There is a sense of relief from the good news emerging out of the International Aids Conference in Washington. The tide, say experts, is changing. Medical advances and improving sexual habits mean more of us should be able to stay HIV-free, and those living with HIV can lead better lives.

This is encouraging and, to those battling HIV and Aids fatigue, a reason to carry on reading about a subject they might have thought they had no interest in any more.

Among the more gratifying announcements was about a new combination of drugs which offers hope to those with TB. The cocktail – which, amazingly, kills 99 percent of bacteria within two weeks – could cut the cost and time of treating the illness and would be more effective than what is currently available.

We join the rest of the world in commending scientists and other experts who have developed these new drugs out of the novel approach of testing them all at once. And we hope our department of health, which has dramatically transformed its approach under Minister Aaron Motsoaledi, is paying as much attention to this as we assume it is.

But there is also a down side.

Resistance to Aids drugs is growing on our continent, say international researchers. And this revelation will surely strike fear into the many people – doctors and patients alike – who had worried this would eventually happen.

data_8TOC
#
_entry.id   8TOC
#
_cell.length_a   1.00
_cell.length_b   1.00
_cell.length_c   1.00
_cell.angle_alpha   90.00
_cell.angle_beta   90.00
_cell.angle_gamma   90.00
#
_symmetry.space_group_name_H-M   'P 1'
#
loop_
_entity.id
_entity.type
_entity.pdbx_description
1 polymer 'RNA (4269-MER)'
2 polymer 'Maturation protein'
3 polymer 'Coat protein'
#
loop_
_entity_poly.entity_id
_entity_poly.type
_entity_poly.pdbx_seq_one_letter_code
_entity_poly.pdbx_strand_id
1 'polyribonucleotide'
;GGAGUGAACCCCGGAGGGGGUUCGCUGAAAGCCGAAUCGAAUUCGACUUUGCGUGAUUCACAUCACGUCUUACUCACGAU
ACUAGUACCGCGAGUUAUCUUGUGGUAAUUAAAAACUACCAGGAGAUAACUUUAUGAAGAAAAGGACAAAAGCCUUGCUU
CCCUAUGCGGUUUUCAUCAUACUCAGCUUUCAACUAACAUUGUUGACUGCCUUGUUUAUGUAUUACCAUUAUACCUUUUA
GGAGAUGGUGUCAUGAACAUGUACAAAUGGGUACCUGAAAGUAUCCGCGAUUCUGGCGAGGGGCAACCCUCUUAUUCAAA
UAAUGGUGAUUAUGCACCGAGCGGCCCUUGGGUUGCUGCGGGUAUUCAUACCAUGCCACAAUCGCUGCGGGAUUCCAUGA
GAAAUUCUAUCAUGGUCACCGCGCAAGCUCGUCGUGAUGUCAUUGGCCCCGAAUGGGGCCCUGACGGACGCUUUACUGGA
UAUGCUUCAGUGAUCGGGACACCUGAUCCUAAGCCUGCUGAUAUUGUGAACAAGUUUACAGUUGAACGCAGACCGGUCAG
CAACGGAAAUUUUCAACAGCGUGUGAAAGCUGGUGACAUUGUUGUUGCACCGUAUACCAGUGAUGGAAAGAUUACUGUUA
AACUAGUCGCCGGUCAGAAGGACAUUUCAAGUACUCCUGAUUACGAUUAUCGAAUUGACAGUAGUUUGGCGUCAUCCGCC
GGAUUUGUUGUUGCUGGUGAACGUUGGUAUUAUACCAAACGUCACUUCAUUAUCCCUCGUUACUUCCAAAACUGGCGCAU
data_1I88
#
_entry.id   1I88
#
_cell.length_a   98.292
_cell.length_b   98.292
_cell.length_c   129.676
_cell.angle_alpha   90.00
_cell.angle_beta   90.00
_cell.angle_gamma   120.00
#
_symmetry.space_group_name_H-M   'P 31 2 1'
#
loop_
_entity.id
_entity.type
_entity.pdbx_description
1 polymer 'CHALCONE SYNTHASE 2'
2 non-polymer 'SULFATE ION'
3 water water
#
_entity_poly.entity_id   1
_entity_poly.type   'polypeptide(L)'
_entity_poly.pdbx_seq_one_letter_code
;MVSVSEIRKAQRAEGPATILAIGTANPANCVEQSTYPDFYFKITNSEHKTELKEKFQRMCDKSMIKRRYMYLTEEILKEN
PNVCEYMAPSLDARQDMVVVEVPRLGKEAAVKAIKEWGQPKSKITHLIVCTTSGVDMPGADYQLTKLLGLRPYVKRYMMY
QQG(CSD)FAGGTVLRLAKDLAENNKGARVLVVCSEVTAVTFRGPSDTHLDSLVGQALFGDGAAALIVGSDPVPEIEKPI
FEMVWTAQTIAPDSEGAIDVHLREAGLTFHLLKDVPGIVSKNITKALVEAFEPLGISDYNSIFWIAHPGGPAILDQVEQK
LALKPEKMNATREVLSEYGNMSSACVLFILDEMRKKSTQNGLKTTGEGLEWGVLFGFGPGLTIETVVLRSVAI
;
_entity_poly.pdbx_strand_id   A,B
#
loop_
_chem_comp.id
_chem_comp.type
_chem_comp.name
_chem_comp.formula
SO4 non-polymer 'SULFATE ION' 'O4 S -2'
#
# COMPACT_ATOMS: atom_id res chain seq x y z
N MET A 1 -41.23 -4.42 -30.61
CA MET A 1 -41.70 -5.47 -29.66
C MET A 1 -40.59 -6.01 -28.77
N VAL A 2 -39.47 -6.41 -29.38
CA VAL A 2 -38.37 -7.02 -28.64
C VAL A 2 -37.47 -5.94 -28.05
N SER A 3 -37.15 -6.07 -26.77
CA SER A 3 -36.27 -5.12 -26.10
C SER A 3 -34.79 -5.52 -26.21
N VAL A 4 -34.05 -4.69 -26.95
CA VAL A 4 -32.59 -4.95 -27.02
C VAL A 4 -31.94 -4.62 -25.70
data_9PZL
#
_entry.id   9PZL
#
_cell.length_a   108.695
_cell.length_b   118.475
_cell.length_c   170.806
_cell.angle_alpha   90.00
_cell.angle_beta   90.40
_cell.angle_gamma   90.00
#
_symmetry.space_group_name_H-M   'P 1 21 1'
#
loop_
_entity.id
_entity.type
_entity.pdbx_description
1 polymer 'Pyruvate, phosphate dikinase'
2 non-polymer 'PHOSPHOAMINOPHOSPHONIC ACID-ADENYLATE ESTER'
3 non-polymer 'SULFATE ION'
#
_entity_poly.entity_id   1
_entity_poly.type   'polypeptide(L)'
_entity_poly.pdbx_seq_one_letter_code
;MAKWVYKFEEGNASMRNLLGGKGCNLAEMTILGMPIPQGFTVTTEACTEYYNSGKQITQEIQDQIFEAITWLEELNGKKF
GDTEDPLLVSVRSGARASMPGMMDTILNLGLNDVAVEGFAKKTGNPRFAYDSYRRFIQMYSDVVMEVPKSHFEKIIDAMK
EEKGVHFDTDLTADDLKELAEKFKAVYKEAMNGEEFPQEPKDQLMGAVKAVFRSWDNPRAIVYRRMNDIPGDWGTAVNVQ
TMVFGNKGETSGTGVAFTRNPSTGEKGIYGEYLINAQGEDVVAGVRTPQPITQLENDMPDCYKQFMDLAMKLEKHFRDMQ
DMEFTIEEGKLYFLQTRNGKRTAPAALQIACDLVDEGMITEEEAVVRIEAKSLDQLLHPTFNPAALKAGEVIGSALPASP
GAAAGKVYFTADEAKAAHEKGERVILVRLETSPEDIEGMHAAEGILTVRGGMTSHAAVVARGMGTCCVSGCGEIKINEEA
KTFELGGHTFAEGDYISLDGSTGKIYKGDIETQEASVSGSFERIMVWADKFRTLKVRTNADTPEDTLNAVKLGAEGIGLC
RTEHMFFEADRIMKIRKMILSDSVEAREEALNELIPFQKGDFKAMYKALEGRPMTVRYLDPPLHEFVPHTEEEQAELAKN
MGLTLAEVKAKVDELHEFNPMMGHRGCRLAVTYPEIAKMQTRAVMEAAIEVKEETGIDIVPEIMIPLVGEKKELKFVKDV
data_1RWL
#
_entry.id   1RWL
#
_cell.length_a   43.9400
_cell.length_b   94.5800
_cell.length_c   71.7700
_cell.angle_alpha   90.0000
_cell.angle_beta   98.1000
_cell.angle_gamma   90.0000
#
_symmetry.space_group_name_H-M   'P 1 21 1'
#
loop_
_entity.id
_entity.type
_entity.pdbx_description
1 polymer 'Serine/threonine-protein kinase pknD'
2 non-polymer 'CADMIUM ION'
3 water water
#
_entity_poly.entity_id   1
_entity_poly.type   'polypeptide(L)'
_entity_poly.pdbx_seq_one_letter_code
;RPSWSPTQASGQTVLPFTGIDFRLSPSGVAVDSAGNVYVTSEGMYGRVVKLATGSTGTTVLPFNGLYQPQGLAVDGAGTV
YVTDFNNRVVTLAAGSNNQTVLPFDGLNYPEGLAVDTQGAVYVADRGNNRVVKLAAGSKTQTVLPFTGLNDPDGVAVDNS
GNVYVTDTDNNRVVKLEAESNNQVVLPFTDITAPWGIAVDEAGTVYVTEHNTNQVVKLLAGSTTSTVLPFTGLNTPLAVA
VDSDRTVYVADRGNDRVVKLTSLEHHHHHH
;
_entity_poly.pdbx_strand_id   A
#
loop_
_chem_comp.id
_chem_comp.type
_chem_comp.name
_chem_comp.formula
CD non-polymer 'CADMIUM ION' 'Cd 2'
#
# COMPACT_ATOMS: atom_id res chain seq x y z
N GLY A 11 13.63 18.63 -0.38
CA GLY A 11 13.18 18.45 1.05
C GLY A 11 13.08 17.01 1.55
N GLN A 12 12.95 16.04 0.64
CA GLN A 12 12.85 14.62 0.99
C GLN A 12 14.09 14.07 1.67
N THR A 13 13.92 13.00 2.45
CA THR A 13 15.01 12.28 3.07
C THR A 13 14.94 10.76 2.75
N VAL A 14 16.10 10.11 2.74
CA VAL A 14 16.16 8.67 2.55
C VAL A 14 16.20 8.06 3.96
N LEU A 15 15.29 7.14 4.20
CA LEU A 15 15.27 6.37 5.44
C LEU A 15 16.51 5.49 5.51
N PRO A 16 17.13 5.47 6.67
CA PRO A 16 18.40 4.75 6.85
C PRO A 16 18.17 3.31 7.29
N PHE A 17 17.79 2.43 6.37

The fact that tiny genetic mutations can make HIV immune to key frontline drugs could soon become a major problem for us, as stop-start treatment is said to fuel the problem.

As progressive as our health department has been, it needs to be critically conscious of this development. Shortages of ARVs such as we have experienced – and in some areas, continue to experience – simply cannot happen any more.

Drug supplies can no longer be interrupted, and there needs to be more rigorous monitoring of patients on a daily pill-taking regimen.

No matter how much good news is out there, the department cannot afford to rest on its laurels. The stakes are just too high.